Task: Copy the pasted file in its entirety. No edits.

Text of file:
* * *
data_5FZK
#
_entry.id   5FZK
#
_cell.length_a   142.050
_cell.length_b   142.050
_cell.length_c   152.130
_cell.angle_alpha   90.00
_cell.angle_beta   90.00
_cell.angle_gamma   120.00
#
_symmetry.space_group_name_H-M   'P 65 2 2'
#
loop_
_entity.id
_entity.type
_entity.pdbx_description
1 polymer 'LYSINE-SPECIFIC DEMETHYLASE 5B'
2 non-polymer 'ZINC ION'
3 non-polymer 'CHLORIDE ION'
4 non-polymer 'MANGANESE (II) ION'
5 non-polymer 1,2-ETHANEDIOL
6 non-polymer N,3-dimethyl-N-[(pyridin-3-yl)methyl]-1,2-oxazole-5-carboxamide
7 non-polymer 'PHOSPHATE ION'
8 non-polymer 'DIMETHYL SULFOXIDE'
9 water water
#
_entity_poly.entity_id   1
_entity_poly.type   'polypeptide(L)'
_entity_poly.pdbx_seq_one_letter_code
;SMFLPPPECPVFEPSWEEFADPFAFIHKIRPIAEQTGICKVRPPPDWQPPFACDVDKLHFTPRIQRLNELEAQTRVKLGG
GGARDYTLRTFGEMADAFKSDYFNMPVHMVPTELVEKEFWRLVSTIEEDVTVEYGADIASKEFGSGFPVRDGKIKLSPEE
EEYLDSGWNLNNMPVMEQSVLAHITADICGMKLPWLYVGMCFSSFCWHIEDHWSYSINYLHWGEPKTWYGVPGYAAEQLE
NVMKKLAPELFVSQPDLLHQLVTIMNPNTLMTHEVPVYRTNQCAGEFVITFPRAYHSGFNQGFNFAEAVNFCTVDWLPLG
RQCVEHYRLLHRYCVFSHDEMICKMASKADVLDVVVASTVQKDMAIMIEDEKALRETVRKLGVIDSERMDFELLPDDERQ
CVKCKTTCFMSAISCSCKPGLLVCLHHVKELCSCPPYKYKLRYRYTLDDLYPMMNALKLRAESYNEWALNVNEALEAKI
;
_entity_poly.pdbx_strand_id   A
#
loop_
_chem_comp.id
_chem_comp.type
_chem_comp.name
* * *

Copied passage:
data_5FZK
#
_entry.id   5FZK
#
_cell.length_a   142.050
_cell.length_b   142.050
_cell.length_c   152.130
_cell.angle_alpha   90.00
_cell.angle_beta   90.00
_cell.angle_gamma   120.00
#
_symmetry.space_group_name_H-M   'P 65 2 2'
#
loop_
_entity.id
_entity.type
_entity.pdbx_description
1 polymer 'LYSINE-SPECIFIC DEMETHYLASE 5B'
2 non-polymer 'ZINC ION'
3 non-polymer 'CHLORIDE ION'
4 non-polymer 'MANGANESE (II) ION'
5 non-polymer 1,2-ETHANEDIOL
6 non-polymer N,3-dimethyl-N-[(pyridin-3-yl)methyl]-1,2-oxazole-5-carboxamide
7 non-polymer 'PHOSPHATE ION'
8 non-polymer 'DIMETHYL SULFOXIDE'
9 water water
#
_entity_poly.entity_id   1
_entity_poly.type   'polypeptide(L)'
_entity_poly.pdbx_seq_one_letter_code
;SMFLPPPECPVFEPSWEEFADPFAFIHKIRPIAEQTGICKVRPPPDWQPPFACDVDKLHFTPRIQRLNELEAQTRVKLGG
GGARDYTLRTFGEMADAFKSDYFNMPVHMVPTELVEKEFWRLVSTIEEDVTVEYGADIASKEFGSGFPVRDGKIKLSPEE
EEYLDSGWNLNNMPVMEQSVLAHITADICGMKLPWLYVGMCFSSFCWHIEDHWSYSINYLHWGEPKTWYGVPGYAAEQLE
NVMKKLAPELFVSQPDLLHQLVTIMNPNTLMTHEVPVYRTNQCAGEFVITFPRAYHSGFNQGFNFAEAVNFCTVDWLPLG
RQCVEHYRLLHRYCVFSHDEMICKMASKADVLDVVVASTVQKDMAIMIEDEKALRETVRKLGVIDSERMDFELLPDDERQ
CVKCKTTCFMSAISCSCKPGLLVCLHHVKELCSCPPYKYKLRYRYTLDDLYPMMNALKLRAESYNEWALNVNEALEAKI
;
_entity_poly.pdbx_strand_id   A
#
loop_
_chem_comp.id
_chem_comp.type
_chem_comp.name